According to the Oxford dictionary a trek is ‘a long hard walk lasting several days or weeks, especially in mountains’. The word originates from the Dutch for ‘promenade’, and was refined to its current meaning by the Boer (farmer) emigrants to South Africa who went on difficult walks during their search for new land. Trekking has a meditative effect on both mind and body: you are surrounded by nature with few materialistic disturbances. Being pampered by a local staff gives you time to concentrate on other things such as a good walk, a good meal, and a very good night’s sleep under the stars. Trekking is the ultimate experience of a quiet, healthy and active holiday, and once a trekker – always a trekker.
The Bhutanese don’t necessarily have the same idea about trekking as foreigners; for them it means a trip to their home village, a pilgrimage to a monastery high in the mountains, placing prayerflags on mountaintops, visiting one of the country’s hot springs, or (for those in remote areas) a visit to the market to buy supplies.
Trekking in Bhutan is different from other regions in Asia. You are trekking in a country steeped in Buddhist traditions and culture, even high up in the mountains. Bhutan's Himalaya, with a forest/shrub cover of around 80 percent and plenty of rain in the monsoon months, provides an enormously rich flora and fauna, unlike anywhere else in this region. There are fewer villages in the high mountains of Bhutan than there are in places such as Nepal, and villagers often gaze at trekkers because they see so few. The daily altitude gain in Bhutan's Himalaya is typically more than in other Himalayan countries, and trekking in the northern part often involves crossing more than one high pass of 5000m. Trekking in Bhutan is also more costly than in most other Himalayan destinations. Part of the daily rate (government tax about $US70) is indirect development aid. Every trek is led by a qualified Bhutanese guide (without a support group of Sherpas as in Nepal).
Trekking in the Bhutanese Himalayas does not require any special technical skills.
The mountains are covered with a network of trails but, because of the sparse population, these are not heavily traveled. The trails are generally in good condition, and fit, experienced walkers should have no difficulty navigating them, although natural obstacles such as snowfall and landslides can require a change of plan. There are also very few trekkers to encounter (600–1000 each year, the majority falling on the Jhomolhari Trek). Meals on treks are as good as anywhere in the Himalayas. Lunch is not like the typical Nepalese extended break where a hot lunch is cooked; in Bhutan a hot lunch is prepared at breakfast time and carried in thermos flasks and pots. Animals such as mules and yaks will transport your luggage. Sometimes – on the first day yaks are used – they may arrive late at the start or at the end of the day (or not arrive at all because they have turned round and gone home!). It therefore makes sense to carry dry (and warm) clothing in your daypack, just in case you reach camp before the luggage arrives.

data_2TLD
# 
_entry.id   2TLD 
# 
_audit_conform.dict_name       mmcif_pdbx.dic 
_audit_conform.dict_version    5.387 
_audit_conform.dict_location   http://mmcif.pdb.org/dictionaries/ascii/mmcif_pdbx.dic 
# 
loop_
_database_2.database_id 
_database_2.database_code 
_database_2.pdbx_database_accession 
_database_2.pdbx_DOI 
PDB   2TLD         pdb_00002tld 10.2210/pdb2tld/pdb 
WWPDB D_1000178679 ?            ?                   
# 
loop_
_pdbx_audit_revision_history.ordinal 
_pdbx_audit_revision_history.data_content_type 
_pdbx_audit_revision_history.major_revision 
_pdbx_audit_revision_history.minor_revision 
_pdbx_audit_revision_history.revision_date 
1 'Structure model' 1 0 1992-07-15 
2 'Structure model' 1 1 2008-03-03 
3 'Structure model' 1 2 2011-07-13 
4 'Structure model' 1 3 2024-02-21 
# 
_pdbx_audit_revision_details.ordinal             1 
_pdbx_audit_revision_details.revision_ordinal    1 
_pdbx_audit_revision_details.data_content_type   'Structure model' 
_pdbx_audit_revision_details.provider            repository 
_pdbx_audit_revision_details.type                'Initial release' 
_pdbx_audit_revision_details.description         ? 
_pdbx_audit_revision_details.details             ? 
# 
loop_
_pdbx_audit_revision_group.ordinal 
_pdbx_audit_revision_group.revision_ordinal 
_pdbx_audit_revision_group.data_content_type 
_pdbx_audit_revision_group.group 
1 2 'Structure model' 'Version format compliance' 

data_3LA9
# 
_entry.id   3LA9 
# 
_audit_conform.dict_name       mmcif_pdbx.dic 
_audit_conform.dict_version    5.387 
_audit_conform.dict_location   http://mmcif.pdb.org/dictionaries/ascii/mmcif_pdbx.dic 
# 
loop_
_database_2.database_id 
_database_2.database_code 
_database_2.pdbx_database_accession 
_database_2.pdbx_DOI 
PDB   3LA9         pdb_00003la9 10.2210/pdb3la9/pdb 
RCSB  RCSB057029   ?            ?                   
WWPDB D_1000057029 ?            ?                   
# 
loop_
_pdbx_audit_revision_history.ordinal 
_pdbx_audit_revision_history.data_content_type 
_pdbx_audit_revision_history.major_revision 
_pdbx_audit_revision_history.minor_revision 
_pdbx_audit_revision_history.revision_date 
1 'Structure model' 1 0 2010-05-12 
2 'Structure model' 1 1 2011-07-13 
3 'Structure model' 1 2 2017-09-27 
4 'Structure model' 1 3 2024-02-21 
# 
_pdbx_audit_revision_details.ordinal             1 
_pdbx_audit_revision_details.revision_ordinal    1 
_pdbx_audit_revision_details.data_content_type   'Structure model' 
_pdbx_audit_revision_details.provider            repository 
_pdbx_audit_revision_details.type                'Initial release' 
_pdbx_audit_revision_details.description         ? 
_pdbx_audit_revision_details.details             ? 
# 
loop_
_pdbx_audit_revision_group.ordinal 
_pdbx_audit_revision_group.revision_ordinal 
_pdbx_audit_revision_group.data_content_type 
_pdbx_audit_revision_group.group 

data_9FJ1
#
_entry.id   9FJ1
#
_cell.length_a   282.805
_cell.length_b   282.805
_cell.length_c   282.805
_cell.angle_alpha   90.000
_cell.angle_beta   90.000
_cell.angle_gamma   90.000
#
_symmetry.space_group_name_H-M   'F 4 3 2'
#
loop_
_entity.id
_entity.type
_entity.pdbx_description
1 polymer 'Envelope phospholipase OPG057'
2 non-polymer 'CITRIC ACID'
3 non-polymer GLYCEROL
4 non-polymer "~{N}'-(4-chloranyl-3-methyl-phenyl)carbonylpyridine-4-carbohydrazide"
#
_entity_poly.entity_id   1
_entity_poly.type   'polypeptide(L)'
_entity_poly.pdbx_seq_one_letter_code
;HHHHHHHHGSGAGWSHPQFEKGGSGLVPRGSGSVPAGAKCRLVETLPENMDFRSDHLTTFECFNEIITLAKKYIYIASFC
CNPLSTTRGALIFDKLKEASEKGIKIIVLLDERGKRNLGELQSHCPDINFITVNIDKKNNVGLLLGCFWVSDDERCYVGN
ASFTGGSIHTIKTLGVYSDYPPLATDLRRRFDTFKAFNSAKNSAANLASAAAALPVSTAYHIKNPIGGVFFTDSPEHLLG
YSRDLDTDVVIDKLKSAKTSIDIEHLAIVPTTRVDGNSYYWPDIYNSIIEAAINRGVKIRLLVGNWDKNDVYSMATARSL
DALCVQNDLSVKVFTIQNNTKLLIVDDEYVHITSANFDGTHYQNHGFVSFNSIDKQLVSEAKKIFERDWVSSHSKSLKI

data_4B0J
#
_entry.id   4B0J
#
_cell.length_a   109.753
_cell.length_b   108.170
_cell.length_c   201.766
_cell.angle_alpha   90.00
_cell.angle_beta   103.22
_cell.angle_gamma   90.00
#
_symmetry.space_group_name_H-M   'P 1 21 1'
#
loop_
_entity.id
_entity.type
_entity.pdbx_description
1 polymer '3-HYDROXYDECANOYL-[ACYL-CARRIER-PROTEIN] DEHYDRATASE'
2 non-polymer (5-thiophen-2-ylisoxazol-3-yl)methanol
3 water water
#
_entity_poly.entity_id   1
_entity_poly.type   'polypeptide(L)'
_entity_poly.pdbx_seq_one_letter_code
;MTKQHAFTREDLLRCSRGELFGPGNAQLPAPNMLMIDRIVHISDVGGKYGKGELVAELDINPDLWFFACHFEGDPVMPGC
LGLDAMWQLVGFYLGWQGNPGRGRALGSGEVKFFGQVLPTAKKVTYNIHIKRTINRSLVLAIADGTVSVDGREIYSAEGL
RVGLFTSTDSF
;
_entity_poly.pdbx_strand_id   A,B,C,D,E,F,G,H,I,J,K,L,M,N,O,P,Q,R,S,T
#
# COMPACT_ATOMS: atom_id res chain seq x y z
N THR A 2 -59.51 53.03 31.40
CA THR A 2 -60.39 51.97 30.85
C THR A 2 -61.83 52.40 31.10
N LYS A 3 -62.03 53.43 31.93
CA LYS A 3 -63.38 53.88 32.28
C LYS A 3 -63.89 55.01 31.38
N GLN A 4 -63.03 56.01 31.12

No food is sold along the trail, so trekking in Bhutan involves a lot of luggage. A party of eight trekkers will typically have four members of staff, four yak herders or horsemen, and more than 20 yaks or with a small pack of sturdy mules or ponies. There are few burglary or safety problems while trekking or camping.
Campfires are generally not permitted, but at certain villages locals are allowed to sell firewood.
Trekking in the Himalayas is often thought to be the preserve of the super-fit, but there are treks catering for to different fitness levels: easy to tough, short to long, and from lower to higher altitudes. Of course, it helps to be fit and prepared for a trek. Make sure you choose a trek that is not too difficult or too hard. It is never fun to have to give up and turn back, or to exhaust yourself and so be unable to finish the trek. The most important thing is that you are happy to walk for several days, and that you enjoy camping. Trekking grades can be confusing. Each commercial operator uses their own grading systems, so check them out carefully. A good trek description should enable you to make the right choice.
In general trekking in Bhutan includes long days with several ascents and descents each day. Bhutan’s valleys are steeper than in neighboring Nepal. The trails are less used simply because the population is at a much lower level in Bhutan.
Trekking Grades in Bhutan Trekker’s Guidebook-
*Easy: lower altitude, good trails, shorter days, short treks, suitable for most people
*Moderate: a mix between low and high altitude and shorter and longer days, not always on a good trail, basic fitness required
*Demanding: traveling at higher altitudes, crossing some high passes, trails not always in the best state, possible river crossings, some longer days, higher level of fitness required
*Strenuous: high altitude, high passes, high camping, difficult trails, possible river crossings, long days, long treks, only for well-prepared trekkers (previous experience recommended)
The most popular period for trekking in Bhutan is in spring and autumn. However, with climate change the seasonal patterns are becoming less predictable. The country, located in the eastern part of the Himalayas, receives a good deal of rain. The valleys experience strong winds, and each one has its own weather. Mountains tend to create their own weather patterns with storms, hail, snow and thunder. Be aware of wind and rain, which can have a major effect on temperature.
NB- When flying in and out of the country count on extra days because precipitation and overcast conditions may cause the airport to be closed.
*For The Spirited Traveler